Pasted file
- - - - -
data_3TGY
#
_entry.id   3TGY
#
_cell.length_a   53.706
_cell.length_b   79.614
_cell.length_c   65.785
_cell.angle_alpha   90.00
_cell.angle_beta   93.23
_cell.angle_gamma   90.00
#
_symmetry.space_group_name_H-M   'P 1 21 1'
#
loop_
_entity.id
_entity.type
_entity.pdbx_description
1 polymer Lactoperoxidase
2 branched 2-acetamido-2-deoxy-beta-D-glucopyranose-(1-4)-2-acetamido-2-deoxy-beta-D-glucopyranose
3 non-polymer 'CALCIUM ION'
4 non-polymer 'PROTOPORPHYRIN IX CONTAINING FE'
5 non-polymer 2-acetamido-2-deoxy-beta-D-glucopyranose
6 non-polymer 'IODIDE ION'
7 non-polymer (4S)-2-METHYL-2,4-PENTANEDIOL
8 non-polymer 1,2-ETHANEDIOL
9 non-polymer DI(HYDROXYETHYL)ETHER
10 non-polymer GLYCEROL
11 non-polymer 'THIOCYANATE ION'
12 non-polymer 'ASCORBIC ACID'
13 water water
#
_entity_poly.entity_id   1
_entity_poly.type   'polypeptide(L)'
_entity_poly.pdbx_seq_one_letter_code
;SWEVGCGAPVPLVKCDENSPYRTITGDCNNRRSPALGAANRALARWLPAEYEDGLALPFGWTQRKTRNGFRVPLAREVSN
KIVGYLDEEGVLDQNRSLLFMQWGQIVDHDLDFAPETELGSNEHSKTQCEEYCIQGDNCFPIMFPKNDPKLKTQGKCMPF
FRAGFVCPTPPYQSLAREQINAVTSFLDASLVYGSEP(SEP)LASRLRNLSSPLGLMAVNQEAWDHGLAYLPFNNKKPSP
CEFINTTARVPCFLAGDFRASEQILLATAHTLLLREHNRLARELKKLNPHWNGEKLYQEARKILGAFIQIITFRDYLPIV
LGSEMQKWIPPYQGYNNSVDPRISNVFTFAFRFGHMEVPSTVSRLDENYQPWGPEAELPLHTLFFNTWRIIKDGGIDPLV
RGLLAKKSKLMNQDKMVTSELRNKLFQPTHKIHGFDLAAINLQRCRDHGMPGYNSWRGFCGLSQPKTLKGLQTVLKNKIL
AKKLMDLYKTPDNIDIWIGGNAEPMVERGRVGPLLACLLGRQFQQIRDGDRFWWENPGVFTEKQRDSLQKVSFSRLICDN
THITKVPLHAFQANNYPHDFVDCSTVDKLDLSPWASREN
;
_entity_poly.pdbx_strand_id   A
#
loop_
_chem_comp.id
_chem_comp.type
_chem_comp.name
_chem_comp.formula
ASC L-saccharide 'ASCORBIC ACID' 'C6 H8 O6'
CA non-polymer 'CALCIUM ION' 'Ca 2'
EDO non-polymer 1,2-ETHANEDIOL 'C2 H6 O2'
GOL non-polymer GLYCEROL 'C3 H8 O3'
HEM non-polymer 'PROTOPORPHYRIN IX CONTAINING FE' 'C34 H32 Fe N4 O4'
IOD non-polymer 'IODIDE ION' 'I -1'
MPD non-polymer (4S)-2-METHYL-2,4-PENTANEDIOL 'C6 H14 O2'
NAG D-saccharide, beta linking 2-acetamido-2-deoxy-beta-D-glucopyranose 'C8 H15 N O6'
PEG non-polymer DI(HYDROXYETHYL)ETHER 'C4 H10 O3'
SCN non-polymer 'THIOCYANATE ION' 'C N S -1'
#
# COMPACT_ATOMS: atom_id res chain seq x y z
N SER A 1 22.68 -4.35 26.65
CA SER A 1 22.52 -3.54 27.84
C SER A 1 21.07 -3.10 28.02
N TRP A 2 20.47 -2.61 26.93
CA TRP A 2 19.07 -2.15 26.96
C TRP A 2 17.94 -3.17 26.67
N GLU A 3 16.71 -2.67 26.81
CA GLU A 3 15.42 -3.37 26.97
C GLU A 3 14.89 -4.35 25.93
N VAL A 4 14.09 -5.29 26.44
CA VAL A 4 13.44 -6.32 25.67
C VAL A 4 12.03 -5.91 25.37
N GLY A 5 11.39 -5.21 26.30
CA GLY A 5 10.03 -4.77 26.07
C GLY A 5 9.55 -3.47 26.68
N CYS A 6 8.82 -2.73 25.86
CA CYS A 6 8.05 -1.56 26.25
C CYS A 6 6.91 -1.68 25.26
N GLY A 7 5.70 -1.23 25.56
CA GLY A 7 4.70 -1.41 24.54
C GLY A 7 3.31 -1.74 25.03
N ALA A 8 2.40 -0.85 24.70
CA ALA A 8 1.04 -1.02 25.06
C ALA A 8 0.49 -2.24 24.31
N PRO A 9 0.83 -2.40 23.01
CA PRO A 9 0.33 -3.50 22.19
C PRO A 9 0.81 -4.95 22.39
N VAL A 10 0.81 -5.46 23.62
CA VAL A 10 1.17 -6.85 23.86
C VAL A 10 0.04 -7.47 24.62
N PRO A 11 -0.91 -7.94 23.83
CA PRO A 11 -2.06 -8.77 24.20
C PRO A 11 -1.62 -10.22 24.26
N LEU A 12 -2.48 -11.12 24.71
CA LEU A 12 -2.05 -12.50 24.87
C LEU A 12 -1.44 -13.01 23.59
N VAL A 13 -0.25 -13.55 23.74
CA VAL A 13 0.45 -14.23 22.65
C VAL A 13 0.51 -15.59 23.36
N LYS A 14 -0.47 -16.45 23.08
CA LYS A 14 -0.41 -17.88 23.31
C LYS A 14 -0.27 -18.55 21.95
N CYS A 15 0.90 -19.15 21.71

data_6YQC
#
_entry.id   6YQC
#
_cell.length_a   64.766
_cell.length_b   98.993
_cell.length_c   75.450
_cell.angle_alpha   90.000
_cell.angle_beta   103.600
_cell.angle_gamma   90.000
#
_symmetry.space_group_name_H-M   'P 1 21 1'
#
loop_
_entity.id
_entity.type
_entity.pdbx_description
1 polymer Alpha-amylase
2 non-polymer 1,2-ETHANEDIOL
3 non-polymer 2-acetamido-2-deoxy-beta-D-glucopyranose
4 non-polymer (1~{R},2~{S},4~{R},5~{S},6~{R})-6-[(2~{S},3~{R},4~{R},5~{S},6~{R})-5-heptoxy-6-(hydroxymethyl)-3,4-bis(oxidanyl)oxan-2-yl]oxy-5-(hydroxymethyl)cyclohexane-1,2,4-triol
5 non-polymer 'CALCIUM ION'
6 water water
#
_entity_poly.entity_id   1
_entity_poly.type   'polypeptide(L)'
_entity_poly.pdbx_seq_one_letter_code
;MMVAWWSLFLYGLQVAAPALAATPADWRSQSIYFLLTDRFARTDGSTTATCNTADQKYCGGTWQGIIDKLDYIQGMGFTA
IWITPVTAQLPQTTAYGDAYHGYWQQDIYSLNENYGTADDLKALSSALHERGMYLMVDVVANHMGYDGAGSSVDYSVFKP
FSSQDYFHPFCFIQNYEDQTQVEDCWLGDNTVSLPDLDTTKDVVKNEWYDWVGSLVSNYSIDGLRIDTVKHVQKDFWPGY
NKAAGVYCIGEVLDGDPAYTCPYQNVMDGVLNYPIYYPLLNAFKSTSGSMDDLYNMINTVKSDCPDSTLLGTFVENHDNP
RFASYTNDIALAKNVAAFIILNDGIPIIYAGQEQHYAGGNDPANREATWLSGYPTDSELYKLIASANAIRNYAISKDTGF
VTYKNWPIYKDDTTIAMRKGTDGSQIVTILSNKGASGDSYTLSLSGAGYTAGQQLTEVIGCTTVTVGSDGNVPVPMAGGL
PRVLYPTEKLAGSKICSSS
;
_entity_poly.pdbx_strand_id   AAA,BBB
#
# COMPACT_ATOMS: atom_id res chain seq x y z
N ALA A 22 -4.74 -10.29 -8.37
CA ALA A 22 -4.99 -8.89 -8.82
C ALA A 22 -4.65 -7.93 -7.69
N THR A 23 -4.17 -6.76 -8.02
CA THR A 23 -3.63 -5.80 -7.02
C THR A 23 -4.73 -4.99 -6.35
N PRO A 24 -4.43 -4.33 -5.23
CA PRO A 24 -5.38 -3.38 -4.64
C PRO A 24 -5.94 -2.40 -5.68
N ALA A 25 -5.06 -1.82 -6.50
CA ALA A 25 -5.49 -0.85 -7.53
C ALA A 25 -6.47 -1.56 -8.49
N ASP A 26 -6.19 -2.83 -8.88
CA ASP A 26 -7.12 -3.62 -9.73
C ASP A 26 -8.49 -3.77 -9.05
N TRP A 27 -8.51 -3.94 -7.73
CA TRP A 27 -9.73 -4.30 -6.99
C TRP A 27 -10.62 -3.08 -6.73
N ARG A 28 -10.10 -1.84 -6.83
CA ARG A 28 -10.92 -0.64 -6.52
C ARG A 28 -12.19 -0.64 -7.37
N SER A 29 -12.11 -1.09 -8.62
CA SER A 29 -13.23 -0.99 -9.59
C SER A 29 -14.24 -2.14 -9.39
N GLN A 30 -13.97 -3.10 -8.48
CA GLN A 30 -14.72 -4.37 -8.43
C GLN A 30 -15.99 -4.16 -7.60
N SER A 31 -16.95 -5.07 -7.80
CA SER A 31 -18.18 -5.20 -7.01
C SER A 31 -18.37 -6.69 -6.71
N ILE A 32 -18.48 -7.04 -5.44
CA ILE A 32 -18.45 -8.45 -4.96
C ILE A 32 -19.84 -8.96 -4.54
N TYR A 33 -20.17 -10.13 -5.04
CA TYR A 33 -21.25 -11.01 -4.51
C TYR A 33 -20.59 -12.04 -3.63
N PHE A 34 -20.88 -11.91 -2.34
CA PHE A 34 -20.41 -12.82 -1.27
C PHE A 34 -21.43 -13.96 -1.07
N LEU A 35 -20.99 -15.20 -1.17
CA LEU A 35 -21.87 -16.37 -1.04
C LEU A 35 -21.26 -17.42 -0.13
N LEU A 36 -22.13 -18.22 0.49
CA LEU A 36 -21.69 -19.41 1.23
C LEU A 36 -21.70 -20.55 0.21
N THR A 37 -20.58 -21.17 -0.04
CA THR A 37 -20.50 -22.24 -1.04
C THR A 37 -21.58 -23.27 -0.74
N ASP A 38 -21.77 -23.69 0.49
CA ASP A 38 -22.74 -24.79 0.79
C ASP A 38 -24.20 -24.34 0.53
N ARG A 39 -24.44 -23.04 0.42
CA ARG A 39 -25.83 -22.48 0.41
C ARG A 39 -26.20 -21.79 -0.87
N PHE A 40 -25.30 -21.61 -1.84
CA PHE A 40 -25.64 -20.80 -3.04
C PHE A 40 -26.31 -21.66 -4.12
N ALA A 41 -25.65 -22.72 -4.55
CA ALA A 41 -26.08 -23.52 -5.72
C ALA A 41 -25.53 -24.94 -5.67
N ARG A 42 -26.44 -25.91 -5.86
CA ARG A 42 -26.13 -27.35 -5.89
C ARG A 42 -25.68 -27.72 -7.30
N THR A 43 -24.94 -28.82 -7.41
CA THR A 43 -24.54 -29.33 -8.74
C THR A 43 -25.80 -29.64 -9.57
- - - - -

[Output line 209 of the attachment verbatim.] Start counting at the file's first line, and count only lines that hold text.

C THR A 43 -25.80 -29.64 -9.57